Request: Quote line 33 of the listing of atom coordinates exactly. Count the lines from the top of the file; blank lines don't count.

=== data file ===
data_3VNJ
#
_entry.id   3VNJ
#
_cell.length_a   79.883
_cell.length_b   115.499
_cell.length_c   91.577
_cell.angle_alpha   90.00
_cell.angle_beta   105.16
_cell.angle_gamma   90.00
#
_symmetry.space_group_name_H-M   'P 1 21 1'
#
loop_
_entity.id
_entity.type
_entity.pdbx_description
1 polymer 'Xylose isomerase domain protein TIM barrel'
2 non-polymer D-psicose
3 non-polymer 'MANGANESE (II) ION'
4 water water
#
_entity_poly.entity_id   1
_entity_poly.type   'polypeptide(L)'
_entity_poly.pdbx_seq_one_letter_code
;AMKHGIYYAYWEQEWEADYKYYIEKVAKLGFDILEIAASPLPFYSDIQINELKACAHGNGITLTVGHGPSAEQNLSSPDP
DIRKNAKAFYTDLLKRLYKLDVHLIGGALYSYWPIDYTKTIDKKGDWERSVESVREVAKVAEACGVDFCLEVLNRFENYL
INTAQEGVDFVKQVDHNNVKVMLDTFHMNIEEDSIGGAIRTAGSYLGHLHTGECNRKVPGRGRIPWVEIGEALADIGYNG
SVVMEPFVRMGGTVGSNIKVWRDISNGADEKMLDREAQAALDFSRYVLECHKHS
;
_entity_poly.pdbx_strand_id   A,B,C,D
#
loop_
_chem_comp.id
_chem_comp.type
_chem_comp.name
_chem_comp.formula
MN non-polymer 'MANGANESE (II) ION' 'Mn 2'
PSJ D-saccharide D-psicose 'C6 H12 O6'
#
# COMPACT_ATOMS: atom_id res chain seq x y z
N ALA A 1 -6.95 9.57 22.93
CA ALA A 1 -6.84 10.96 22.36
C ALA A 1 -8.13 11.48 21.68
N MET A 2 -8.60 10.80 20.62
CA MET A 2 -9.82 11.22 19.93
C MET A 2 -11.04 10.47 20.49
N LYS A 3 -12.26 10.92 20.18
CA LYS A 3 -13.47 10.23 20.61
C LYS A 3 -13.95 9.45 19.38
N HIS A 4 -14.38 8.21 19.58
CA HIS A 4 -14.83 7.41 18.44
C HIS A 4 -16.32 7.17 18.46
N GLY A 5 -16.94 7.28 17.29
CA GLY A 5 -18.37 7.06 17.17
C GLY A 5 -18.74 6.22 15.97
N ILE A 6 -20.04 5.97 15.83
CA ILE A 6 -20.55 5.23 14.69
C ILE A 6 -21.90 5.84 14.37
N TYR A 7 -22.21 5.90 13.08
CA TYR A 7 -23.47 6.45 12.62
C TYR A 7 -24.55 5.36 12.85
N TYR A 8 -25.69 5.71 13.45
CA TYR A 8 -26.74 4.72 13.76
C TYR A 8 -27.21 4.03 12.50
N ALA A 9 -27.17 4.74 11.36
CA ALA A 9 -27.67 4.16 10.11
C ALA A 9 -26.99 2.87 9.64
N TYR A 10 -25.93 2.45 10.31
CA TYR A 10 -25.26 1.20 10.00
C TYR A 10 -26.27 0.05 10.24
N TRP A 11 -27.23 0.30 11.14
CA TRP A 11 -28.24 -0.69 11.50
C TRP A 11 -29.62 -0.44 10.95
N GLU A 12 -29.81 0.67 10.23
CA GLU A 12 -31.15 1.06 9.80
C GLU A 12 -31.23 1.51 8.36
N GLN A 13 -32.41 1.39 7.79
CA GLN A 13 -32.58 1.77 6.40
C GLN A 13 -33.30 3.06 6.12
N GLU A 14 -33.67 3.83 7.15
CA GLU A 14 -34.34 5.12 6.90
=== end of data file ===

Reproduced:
loop_